Deut. 18:15, in warning those who would not hearken to the future prophet (Christ) that the Lord would raise up, the punishment in verse 19 is that the Lord "will require it of him." But Acts 3:23 warns that the non-hearkeners "shall be destroyed from among the people,"which is much closer to 3 Nephi's warning that such rebels "shall be cut off from among the people." Sure, it seems like a case of clumsy and ignorant plagiarism.
More than twice, actually. 3 Nephi 21:11 speaks of those who will reject the Gospel of Christ and warns that "it shall be done even as Moses said," namely, "they shall be cut off from among my people who are of the covenant." Not just having some "required of him," but the more serious "cut off" from among the people, or in this case, "from among my people." 3 Nephi 21:20 again warns that the rebellious shall be "cut off from among my people." Now all these 3 Nephi passages could be lumped together and one could argue that Joseph just had that phrase in his head at the time and used it repeatedly during that day or week or writing. But how do we account for First Nephi passage that was probably widely separated in time from 3 Nephi's translation? Didn't it ever occur to him and his scholarly co-conspirators to look up Deuteronomy rather than Peter for a quote from Moses? Sloppy, sloppy, sloppy. And puzzling.
In fact, this is the kind of puzzle that ought to stir some thinking. The change in language from Peter and the persistent use of "cut off" in the Book of Mormon is not consistent with the sloppy plagiarism charge. So what is going on? Great question! Good questions with an open mind and some patience are often rewarded with interesting answers.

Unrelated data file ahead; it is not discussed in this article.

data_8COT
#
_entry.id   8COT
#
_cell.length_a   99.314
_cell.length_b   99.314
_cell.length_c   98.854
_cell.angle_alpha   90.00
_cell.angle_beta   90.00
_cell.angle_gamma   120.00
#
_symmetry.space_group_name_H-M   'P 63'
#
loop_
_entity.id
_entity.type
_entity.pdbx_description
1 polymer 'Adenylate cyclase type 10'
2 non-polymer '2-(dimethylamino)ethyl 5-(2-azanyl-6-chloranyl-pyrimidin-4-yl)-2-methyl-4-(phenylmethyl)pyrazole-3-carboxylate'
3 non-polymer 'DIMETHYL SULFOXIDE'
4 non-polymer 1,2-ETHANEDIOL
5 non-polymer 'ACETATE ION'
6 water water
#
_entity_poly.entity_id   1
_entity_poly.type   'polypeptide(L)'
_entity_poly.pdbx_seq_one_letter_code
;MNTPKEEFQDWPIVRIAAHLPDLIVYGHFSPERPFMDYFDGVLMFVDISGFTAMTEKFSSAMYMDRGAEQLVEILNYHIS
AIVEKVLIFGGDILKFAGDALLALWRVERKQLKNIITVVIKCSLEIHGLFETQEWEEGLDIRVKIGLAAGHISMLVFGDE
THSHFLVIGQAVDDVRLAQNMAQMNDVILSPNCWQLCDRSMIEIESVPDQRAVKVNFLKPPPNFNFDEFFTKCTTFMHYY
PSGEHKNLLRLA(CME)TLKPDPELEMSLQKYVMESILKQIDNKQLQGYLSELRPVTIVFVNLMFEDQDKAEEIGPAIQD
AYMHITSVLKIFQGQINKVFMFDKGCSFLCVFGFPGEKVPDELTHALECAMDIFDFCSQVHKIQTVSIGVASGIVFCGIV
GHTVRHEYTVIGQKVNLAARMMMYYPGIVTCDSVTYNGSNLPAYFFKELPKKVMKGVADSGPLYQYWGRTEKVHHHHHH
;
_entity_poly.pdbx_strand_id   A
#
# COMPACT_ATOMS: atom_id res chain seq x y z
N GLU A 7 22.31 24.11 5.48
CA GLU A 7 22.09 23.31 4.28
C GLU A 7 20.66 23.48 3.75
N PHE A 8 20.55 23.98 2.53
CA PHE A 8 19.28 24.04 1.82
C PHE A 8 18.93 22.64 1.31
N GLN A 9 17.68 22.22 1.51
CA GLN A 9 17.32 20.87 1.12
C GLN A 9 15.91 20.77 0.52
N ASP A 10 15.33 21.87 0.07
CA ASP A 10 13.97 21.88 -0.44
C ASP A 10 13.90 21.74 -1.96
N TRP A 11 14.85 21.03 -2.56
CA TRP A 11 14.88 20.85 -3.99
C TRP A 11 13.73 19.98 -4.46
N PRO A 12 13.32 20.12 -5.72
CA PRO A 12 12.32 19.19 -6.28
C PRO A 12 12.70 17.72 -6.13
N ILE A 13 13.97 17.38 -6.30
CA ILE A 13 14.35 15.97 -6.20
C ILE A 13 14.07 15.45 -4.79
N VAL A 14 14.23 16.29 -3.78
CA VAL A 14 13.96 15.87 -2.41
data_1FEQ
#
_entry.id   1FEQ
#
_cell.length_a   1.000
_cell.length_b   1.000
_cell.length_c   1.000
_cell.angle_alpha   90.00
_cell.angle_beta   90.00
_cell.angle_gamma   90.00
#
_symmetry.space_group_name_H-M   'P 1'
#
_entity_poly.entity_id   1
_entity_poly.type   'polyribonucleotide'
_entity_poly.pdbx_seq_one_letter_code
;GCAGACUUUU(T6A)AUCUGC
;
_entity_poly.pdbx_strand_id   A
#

There's a further question that students of the Bible might also wish to ask: "Why did Peter himself use language so different from Deuteronomy 18?" It turns out that Peter's paraphrase does not follow the Septuagint in this case, so Peter appears to be departing from both the Greek and Hebrew texts. Why?
A possible answer to these questions, with interesting implications for the Book of Mormon, can be found in the Maxwell Institute's publication, Insights, Vol. 27, No. 5 (PDF file), in the article on page 3, "The Prophet Like Moses" by John A. Tvedtnes and E. Jan Wilson. I recommend the PDF version to see the Hebrew more clearly, but an HTML version of the article is also available. There is a lot of detail in this short article, but here's one passage with one of the main points:
Based on analysis of the Hebrew in Deut. 18 and several relevant passages elsewhere, a plausible case can be made that the original Hebrew may have read "cut off" instead of "require it" and referred to being cut off "from among the people" or "my people" instead of "of him." Rather than both Peter and Joseph being sloppy in their quotations of Moses, there's a reasonable case that Peter was informed by an ancient Hebrew source using language that differs slightly from the current Masoretic text, language that appears to be consistent with language uses consistently in the Book of Mormon. As for the Book of Mormon's version of Deut. 18, are we dealing with a terribly sloppy but very lucky blunder by a con-man who inexplicably looked up and kept using Peter's words when attempting to quote Moses, or are we dealing with an ancient text prepared by scribes whose version of Deuteronomy on the brass plates led them to understand Deut. 18 in much the same way that Peter did?
In light of intelligent questions coupled with scholarship, the way the Book of Mormon quotes Moses in Deuteronomy 18 is certainly interesting. What initially looks like a blunder upon further examination becomes an inexplicable blunder ("how could anyone be so stupid and sloppy?"), then a puzzle, and then an interesting find where a former weakness may actually be a strength. It's a small thing and is certainly no reason to run off and join the Church, but it's hardly a reason to leave.